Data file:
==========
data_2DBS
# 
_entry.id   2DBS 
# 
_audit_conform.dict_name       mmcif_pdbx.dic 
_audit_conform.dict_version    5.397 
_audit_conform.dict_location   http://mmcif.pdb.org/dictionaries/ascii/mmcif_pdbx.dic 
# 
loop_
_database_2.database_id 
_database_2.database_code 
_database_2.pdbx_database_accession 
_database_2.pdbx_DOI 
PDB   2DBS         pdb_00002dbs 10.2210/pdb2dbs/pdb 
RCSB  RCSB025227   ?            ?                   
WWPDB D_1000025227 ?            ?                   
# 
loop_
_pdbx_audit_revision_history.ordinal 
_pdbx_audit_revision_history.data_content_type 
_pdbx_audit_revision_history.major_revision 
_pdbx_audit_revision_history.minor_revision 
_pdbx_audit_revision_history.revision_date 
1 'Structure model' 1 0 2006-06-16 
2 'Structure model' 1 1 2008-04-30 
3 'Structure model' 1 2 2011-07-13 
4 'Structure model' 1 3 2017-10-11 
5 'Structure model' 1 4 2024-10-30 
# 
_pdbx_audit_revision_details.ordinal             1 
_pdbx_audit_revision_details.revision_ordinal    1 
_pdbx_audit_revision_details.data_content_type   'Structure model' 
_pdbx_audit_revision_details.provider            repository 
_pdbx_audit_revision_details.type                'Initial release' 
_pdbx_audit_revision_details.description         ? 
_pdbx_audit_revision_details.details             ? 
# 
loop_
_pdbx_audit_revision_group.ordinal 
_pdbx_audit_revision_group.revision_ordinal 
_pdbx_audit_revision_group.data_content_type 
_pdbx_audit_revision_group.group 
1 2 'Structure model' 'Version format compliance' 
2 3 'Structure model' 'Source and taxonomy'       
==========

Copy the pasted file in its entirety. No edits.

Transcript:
data_2DBS
# 
_entry.id   2DBS 
# 
_audit_conform.dict_name       mmcif_pdbx.dic 
_audit_conform.dict_version    5.397 
_audit_conform.dict_location   http://mmcif.pdb.org/dictionaries/ascii/mmcif_pdbx.dic 
# 
loop_
_database_2.database_id 
_database_2.database_code 
_database_2.pdbx_database_accession 
_database_2.pdbx_DOI 
PDB   2DBS         pdb_00002dbs 10.2210/pdb2dbs/pdb 
RCSB  RCSB025227   ?            ?                   
WWPDB D_1000025227 ?            ?                   
# 
loop_
_pdbx_audit_revision_history.ordinal 
_pdbx_audit_revision_history.data_content_type 
_pdbx_audit_revision_history.major_revision 
_pdbx_audit_revision_history.minor_revision 
_pdbx_audit_revision_history.revision_date 
1 'Structure model' 1 0 2006-06-16 
2 'Structure model' 1 1 2008-04-30 
3 'Structure model' 1 2 2011-07-13 
4 'Structure model' 1 3 2017-10-11 
5 'Structure model' 1 4 2024-10-30 
# 
_pdbx_audit_revision_details.ordinal             1 
_pdbx_audit_revision_details.revision_ordinal    1 
_pdbx_audit_revision_details.data_content_type   'Structure model' 
_pdbx_audit_revision_details.provider            repository 
_pdbx_audit_revision_details.type                'Initial release' 
_pdbx_audit_revision_details.description         ? 
_pdbx_audit_revision_details.details             ? 
# 
loop_
_pdbx_audit_revision_group.ordinal 
_pdbx_audit_revision_group.revision_ordinal 
_pdbx_audit_revision_group.data_content_type 
_pdbx_audit_revision_group.group 
1 2 'Structure model' 'Version format compliance' 
2 3 'Structure model' 'Source and taxonomy'       